At a high level, DemystData is strict about requiring specific input headers for each data provider. Usually, these headers are names of Demyst types, and are standardized across data providers (like city or email). Sometimes, they are specific to a given data provider (like we will see with attom_id). Each provider’s inputs are well documented and catalogued in the Demyst platform, so it is straightforward to figure out what is missing.

A good first step to fixing the input file is to convert each column header to a Demyst type if applicable. The current headers are:

['AsOfDate', 'Program', 'BorrName', 'BorrStreet', 'BorrCity',
 'BorrState', 'BorrZip', 'BankName', 'BankStreet', 'BankCity',
 'BankState', 'BankZip', 'GrossApproval', 'SBAGuaranteedApproval',
 'ApprovalDate', 'ApprovalFiscalYear', 'FirstDisbursementDate',
 'DeliveryMethod', 'subpgmdesc', 'InitialInterestRate', 'TermInMonths',
 'NaicsCode', 'NaicsDescription', 'FranchiseCode', 'FranchiseName',
 'ProjectCounty', 'ProjectState', 'SBADistrictOffice',
 'CongressionalDistrict', 'BusinessType', 'LoanStatus', 'ChargeOffDate',
 'GrossChargeOffAmount', 'RevolverStatus', 'JobsSupported']

The headers that start with Borr are the important ones since they identify the businesses in question. Here is a quick header transformation (again, the headers are being converted to Demyst types, detailed here):

There are a couple of functions in the demyst-analytics python package that double check the validity of input files.

The validate2 function scans the values in the columns and verifies that the values conform to the type.

Taking a look at the output of validate2, there is really good feedback. Four out of the six columns transformed above are All Valid, so those don’t need any more work. The state column indicates that seven (out of the 5,000) rows have issues. One example of a type mismatch the feedback provides is the value VI. All of that is okay because seven out of 5,000 is a very low percentage, and US territories like the Virgin Islands (VI) will probably work as valid states anyway. The only real issue is on the post_code column, but the remedy, as suggested by the notebook output, converting it to a string, is easy. We’ll do it here:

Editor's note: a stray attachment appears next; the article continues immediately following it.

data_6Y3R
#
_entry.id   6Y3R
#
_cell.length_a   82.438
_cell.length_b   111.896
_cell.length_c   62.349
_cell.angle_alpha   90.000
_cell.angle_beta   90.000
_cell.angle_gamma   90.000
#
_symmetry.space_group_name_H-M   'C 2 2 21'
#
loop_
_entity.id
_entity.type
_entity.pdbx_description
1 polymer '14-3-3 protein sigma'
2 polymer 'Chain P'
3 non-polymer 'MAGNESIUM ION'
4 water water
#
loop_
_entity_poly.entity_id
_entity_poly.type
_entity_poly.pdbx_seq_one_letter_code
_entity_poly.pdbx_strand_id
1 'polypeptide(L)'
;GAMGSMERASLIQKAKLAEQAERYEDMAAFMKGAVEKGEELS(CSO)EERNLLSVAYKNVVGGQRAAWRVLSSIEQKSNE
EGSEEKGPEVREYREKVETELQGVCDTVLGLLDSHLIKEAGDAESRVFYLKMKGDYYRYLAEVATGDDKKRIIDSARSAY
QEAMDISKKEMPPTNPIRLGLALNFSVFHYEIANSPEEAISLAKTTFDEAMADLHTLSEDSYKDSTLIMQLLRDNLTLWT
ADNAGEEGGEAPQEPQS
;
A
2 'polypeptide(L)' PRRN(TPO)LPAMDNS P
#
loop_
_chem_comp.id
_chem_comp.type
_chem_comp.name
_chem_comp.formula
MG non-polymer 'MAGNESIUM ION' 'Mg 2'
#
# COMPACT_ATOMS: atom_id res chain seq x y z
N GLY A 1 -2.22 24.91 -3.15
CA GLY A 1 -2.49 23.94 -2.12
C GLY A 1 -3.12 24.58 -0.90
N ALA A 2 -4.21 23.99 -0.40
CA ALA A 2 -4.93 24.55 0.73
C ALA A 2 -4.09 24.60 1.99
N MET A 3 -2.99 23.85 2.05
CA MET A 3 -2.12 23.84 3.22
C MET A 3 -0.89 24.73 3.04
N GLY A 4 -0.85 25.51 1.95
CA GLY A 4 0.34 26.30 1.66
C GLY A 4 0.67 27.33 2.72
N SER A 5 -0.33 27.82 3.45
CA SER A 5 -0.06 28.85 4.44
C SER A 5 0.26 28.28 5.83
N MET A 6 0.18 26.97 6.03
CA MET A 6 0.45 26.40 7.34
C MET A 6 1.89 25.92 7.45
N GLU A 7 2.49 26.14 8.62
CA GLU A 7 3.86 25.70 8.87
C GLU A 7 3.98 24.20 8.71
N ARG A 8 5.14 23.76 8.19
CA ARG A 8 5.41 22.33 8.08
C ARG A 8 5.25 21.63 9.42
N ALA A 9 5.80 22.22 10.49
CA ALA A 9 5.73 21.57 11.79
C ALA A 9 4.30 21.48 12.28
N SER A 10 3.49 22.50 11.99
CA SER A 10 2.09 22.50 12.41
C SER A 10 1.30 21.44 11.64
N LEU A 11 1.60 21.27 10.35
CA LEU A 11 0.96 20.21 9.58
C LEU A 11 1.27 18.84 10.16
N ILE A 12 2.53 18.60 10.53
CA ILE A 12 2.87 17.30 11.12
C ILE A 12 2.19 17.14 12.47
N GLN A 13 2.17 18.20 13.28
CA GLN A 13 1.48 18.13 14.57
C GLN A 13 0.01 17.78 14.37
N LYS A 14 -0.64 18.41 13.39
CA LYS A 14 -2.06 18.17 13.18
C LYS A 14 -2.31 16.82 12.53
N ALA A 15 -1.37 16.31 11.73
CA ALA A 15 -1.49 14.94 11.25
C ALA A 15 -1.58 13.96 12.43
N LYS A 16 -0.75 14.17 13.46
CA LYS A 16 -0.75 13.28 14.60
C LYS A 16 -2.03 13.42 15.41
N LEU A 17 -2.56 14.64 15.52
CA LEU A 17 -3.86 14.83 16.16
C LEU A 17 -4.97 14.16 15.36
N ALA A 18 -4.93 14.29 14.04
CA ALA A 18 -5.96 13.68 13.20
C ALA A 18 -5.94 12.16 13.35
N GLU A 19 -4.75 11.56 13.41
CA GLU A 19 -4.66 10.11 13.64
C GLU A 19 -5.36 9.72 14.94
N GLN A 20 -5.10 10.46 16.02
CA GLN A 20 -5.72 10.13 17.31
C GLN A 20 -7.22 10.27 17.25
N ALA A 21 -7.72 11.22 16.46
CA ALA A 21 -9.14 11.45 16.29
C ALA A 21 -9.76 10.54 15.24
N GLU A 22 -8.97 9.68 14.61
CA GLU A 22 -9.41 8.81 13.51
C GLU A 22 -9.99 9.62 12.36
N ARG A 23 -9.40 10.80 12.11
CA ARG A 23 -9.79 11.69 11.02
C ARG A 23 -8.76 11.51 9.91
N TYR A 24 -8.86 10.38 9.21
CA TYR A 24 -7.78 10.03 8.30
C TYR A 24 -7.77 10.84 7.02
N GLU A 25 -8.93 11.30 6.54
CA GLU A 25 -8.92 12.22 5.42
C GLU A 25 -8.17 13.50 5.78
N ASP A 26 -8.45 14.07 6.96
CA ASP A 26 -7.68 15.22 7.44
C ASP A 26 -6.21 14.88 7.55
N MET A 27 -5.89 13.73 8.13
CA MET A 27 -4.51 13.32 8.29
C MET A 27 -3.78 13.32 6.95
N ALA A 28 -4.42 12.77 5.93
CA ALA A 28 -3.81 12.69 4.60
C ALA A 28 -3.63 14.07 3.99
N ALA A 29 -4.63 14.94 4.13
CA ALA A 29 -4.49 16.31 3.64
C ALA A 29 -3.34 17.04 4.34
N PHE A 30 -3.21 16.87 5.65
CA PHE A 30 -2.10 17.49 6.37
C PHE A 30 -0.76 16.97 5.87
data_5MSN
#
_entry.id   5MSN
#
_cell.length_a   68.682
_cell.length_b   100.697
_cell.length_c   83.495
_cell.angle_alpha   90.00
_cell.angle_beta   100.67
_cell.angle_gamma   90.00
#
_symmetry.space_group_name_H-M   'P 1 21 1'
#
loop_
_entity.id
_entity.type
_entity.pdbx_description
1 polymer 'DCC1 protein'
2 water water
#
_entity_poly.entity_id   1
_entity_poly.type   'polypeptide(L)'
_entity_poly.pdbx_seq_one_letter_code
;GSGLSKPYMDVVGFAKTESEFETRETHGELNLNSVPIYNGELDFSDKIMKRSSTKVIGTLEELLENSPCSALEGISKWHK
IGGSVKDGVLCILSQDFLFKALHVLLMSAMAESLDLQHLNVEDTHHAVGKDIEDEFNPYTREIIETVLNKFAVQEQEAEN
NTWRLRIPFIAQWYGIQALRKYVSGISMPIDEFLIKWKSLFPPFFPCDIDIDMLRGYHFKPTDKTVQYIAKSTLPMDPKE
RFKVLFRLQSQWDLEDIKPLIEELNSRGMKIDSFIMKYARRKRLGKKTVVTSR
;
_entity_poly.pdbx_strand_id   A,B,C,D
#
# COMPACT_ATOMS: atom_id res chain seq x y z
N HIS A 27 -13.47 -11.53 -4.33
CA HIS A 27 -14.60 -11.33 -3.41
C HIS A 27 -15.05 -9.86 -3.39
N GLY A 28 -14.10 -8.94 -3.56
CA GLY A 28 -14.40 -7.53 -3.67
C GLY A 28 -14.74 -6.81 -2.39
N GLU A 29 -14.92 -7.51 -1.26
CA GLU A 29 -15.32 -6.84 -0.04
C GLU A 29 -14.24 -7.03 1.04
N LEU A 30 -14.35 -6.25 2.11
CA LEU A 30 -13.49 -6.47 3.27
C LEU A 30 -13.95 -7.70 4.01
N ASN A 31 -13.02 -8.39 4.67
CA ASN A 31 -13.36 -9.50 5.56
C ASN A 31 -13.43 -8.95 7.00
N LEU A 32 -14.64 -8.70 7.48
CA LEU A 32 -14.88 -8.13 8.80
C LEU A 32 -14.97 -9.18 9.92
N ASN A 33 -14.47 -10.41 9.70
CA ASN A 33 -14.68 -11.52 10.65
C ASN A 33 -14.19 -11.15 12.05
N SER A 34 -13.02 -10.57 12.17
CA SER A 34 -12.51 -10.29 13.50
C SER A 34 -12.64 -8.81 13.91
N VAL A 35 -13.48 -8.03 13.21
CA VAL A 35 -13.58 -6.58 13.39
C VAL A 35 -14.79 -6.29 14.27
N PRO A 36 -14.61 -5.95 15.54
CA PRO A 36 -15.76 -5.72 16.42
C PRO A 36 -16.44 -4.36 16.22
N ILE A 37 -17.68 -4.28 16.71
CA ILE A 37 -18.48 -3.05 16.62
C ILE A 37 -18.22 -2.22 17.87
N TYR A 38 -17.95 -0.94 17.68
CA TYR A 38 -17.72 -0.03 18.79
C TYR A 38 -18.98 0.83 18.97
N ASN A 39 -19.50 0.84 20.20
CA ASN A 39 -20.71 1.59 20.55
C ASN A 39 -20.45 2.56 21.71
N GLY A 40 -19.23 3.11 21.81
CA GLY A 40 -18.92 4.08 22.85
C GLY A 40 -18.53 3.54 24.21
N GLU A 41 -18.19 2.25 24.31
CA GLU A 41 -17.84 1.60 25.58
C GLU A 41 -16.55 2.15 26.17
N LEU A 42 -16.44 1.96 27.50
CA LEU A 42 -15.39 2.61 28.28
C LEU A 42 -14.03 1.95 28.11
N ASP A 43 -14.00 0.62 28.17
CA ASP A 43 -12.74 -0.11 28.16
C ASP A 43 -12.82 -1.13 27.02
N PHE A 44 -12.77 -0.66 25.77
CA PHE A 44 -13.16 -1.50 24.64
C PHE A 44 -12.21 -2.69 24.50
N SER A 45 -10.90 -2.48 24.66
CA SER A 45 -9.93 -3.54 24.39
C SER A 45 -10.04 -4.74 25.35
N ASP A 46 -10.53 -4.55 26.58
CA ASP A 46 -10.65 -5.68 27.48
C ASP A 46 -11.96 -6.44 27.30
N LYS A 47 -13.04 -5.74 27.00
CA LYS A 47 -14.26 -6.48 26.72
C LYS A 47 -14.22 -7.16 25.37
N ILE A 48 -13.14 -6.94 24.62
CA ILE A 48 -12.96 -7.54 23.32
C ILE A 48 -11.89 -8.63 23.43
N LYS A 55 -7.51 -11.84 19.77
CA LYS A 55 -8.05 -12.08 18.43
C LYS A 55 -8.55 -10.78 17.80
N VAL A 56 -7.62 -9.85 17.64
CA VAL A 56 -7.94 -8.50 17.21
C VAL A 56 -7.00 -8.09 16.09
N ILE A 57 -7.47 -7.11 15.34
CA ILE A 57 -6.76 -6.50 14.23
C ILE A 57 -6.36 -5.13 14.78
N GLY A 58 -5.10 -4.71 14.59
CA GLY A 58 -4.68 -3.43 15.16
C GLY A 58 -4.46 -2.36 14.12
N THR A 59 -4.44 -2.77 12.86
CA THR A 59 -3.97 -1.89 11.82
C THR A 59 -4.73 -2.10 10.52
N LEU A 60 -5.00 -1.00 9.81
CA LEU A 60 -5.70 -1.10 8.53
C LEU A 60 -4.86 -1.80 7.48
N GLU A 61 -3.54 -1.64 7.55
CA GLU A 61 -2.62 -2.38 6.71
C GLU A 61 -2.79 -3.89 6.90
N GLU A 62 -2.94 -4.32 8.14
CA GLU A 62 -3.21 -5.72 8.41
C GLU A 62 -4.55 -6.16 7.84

The next function we’ll use from the demyst-analytics package is the analytics function. It is a useful function to run as a next step. It helps takes measure of which providers are ready to run and which are still missing inputs.

Notice the argument for providers above. The function needs that information so it can compute a boolean value describing whether each provider in the list will run, based off of the inputs provided as the first argument. See the output below:

Attom, Walkscore, and Bing are still invalid – they won’t return data with the current inputs. Now we need to figure out what they’re missing. This is where using the DemystData catalog comes in handy. A quick look at the catalog will show what input columns each provider is missing. We will go through each next.

Every Attom provider needs an attom_id as an input:

The provider, Attom Expanded Profile, turns an address into an attom_id:

This append will add attom_id to the sample:

It is not uncommon for providers to be setup this way. Many others involve a chained lookup as well, where the first step is taking raw data, and turning it into a unique ID, and the second step is appending more interesting data using that ID. 

Walkscore requires a latitude and longitude. Because the original file did not include latitude and longitude, they need to be appended now. Google LatLon, a source in our list already, returns latitude and longitude as part of its output, and it takes an address as an input. Google LatLon is a good tool to have since this issue pops up from time to time. The following append will add latitude and longitude to the sample so that Walkscore’s inputs are satisfied:

Bing requires query which is open-ended, and can be created by combining the business_name with the city and state.

Appending External Data

Now that the input file is properly setup, all that’s left to do is run the data providers. Running sixteen at a time is the same command as running a single provider.

Because the code snippet is so short, it’s easy to lose track of what is actually happening. We are sending each row of our sample to each of these APIs, getting the response bodies flattened and serialized back into a CSV and then turned into a DataFrame.

Next up, there is a little bit of post-processing to do. Remember, Google LatLon ran earlier, and was not included in the most recent append, so it needs to be merged in. Also, there is a pattern with the 6 Attom providers – they go in pairs. Attom AVM and Attom Commercial AVM. Attom Pre Foreclosure and Attom Commercial Pre Foreclosure. Attom Tax Assessor and Attom Commercial Tax assessor. The non-commercial versions of the pairs provide data on residential property. However, with a sample of small businesses, the business addresses may be categorized as residential. So, they need to be combined column by column.

This is the script accomplishes both of those tasks:

Now, we will have a large brick of data in a DataFrame. After saving it as a CSV, it is ready for upload into DataRobot.